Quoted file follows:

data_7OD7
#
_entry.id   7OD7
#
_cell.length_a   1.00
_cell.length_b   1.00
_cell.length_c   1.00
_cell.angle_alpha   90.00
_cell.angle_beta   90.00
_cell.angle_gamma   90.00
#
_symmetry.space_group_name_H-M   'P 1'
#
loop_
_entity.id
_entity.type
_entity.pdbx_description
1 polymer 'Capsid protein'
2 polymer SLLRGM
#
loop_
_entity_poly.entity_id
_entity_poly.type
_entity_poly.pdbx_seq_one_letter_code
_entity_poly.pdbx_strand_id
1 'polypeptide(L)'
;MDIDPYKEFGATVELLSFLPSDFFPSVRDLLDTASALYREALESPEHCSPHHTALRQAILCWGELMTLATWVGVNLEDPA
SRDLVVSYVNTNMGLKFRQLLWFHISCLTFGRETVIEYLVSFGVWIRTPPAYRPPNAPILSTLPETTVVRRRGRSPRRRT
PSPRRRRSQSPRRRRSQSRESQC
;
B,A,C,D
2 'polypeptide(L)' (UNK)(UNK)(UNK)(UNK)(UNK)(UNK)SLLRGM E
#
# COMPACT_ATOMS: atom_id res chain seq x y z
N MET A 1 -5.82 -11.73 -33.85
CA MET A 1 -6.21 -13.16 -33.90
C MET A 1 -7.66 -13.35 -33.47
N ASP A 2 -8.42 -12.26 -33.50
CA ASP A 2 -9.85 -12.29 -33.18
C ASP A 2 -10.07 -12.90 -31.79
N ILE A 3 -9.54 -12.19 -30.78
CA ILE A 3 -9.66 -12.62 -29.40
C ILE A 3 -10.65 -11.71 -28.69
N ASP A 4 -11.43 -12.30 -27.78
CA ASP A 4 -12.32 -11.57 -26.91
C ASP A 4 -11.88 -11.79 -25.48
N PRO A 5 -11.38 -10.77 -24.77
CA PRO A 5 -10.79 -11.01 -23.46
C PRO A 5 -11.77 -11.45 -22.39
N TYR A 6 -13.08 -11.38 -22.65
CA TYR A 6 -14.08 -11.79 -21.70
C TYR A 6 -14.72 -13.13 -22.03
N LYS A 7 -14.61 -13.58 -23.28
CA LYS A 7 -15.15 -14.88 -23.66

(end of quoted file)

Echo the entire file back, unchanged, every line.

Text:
data_7OD7
#
_entry.id   7OD7
#
_cell.length_a   1.00
_cell.length_b   1.00
_cell.length_c   1.00
_cell.angle_alpha   90.00
_cell.angle_beta   90.00
_cell.angle_gamma   90.00
#
_symmetry.space_group_name_H-M   'P 1'
#
loop_
_entity.id
_entity.type
_entity.pdbx_description
1 polymer 'Capsid protein'
2 polymer SLLRGM
#
loop_
_entity_poly.entity_id
_entity_poly.type
_entity_poly.pdbx_seq_one_letter_code
_entity_poly.pdbx_strand_id
1 'polypeptide(L)'
;MDIDPYKEFGATVELLSFLPSDFFPSVRDLLDTASALYREALESPEHCSPHHTALRQAILCWGELMTLATWVGVNLEDPA
SRDLVVSYVNTNMGLKFRQLLWFHISCLTFGRETVIEYLVSFGVWIRTPPAYRPPNAPILSTLPETTVVRRRGRSPRRRT
PSPRRRRSQSPRRRRSQSRESQC
;
B,A,C,D
2 'polypeptide(L)' (UNK)(UNK)(UNK)(UNK)(UNK)(UNK)SLLRGM E
#
# COMPACT_ATOMS: atom_id res chain seq x y z
N MET A 1 -5.82 -11.73 -33.85
CA MET A 1 -6.21 -13.16 -33.90
C MET A 1 -7.66 -13.35 -33.47
N ASP A 2 -8.42 -12.26 -33.50
CA ASP A 2 -9.85 -12.29 -33.18
C ASP A 2 -10.07 -12.90 -31.79
N ILE A 3 -9.54 -12.19 -30.78
CA ILE A 3 -9.66 -12.62 -29.40
C ILE A 3 -10.65 -11.71 -28.69
N ASP A 4 -11.43 -12.30 -27.78
CA ASP A 4 -12.32 -11.57 -26.91
C ASP A 4 -11.88 -11.79 -25.48
N PRO A 5 -11.38 -10.77 -24.77
CA PRO A 5 -10.79 -11.01 -23.46
C PRO A 5 -11.77 -11.45 -22.39
N TYR A 6 -13.08 -11.38 -22.65
CA TYR A 6 -14.08 -11.79 -21.70
C TYR A 6 -14.72 -13.13 -22.03
N LYS A 7 -14.61 -13.58 -23.28
CA LYS A 7 -15.15 -14.88 -23.66